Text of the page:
Skip to content

Glamour – The Enemy of the Soul



~ The Enemy of the Soul ~

Within the nomenclature of Esotericism, glamour is the term used to identify various distortions existing within human consciousness. Ingrained with the nature of the personality will be found a variety of illusory and inaccurate structures of perception and belief. These glamours hinder the soul from finding full and accurate expression in the outer world. Indeed, the spiritual transformation of consciousness has a direct correlation to the elimination of glamour. It is therefore fair to say that glamour is the enemy of the soul.

As you know, the personality is composed of three bodies of expression (mental, emotional and physical), and there are many glamours rooted in each of them. There are illusions of the mind that interfere with the soul’s capacity to find right expression though our thoughts. Most commonly, this form of glamour has to do with inaccurate mental interpretations of our sensed intuitions. There are glamours associated with the emotional dimension of the personality as well, such as the glamour of sentimentality. This type of glamour leads an individual to be unduly guided by the dynamism of the emotional body, as well as being overly influenced by a need to be liked. The physical dimension of the lower-self can also contain glamorous tendencies. Often called maya, they represent distorted perceptions around the appetites of the physical body, as well the belief that the circumstances of life “seem” to prevent us from following the soul’s guidance.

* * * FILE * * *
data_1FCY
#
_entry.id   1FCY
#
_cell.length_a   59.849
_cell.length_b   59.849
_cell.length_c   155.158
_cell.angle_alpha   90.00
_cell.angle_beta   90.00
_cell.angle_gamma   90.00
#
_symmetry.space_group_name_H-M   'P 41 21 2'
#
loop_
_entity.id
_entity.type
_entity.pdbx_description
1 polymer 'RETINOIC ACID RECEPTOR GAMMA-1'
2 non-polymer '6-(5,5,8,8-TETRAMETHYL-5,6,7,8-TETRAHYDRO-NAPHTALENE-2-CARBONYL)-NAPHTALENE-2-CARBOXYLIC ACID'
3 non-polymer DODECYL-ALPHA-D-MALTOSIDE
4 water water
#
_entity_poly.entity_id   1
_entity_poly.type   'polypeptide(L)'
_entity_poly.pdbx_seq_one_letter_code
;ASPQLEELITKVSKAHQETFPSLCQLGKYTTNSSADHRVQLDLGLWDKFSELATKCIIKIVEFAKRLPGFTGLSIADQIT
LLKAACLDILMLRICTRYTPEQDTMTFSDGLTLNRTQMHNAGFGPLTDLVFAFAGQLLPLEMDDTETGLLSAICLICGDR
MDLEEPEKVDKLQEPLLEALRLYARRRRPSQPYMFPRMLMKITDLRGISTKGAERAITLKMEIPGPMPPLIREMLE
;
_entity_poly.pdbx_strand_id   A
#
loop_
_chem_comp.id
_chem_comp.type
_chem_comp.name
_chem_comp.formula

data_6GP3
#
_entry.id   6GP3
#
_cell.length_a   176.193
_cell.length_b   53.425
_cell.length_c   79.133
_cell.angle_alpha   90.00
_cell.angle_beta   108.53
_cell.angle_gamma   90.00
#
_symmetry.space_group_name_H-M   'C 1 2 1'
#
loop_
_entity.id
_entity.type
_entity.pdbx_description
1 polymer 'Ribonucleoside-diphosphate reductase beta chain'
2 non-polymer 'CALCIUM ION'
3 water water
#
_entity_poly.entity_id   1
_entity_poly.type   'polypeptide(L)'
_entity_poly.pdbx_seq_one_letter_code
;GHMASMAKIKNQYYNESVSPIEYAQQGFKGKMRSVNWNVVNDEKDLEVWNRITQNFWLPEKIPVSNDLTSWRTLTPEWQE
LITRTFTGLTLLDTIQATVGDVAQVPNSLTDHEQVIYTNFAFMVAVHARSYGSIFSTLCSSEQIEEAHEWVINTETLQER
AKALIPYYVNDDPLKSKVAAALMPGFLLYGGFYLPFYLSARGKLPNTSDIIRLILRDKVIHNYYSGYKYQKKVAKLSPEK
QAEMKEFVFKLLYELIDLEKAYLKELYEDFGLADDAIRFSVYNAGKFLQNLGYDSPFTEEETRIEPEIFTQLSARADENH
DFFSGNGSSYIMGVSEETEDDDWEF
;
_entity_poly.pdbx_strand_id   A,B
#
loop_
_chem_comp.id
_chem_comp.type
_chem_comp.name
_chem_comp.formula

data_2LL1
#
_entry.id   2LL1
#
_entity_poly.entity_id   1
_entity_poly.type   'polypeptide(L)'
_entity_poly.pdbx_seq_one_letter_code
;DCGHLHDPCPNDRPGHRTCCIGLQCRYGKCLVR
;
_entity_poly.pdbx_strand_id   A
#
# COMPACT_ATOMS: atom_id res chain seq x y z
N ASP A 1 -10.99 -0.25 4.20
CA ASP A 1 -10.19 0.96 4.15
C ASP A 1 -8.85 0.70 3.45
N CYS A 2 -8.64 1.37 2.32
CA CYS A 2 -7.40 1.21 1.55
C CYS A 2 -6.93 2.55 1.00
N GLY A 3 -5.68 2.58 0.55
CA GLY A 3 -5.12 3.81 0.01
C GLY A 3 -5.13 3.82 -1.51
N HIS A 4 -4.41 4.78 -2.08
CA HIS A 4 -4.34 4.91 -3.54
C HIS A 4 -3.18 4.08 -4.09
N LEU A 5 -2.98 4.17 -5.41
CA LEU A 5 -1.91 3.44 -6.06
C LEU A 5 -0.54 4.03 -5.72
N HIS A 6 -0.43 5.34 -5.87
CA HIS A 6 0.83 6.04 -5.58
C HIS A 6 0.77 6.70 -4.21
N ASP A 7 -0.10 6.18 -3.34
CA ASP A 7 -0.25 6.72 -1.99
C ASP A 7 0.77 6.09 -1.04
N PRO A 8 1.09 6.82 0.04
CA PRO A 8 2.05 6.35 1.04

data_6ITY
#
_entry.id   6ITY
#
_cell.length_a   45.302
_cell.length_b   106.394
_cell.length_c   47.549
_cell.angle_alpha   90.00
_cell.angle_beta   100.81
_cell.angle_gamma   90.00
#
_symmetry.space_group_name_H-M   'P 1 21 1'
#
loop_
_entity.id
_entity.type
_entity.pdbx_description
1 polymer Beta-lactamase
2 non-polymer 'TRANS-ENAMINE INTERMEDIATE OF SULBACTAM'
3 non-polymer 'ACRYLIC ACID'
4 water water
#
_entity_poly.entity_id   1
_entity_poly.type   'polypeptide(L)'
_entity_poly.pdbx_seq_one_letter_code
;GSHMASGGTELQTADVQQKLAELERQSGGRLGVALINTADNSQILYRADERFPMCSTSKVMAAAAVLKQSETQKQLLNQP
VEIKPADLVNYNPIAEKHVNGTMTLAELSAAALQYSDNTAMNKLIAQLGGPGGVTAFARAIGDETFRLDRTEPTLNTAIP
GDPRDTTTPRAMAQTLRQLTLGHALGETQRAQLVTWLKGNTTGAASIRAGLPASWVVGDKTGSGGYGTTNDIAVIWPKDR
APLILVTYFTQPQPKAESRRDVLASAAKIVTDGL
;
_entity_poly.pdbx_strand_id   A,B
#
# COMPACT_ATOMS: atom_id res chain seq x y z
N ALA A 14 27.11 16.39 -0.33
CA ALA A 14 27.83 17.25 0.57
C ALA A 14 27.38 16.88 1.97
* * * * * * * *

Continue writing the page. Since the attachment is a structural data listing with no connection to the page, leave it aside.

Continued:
The sum total of the glamours that we experience is called The Great Illusion. When a person is consciously walking the spiritual path, the ultimate goal is to free oneself from the Great Illusion so as to truly see the Real. Indeed, a Master of Wisdom is one who has succeeded in doing so. There are specific techniques and processes advocated within the Esoteric Philosophy in this regard, and I will likely be addressing them in future writings. For now, I am simply providing you with an initial overview of glamour and the importance of eventually rising above it.

William Meader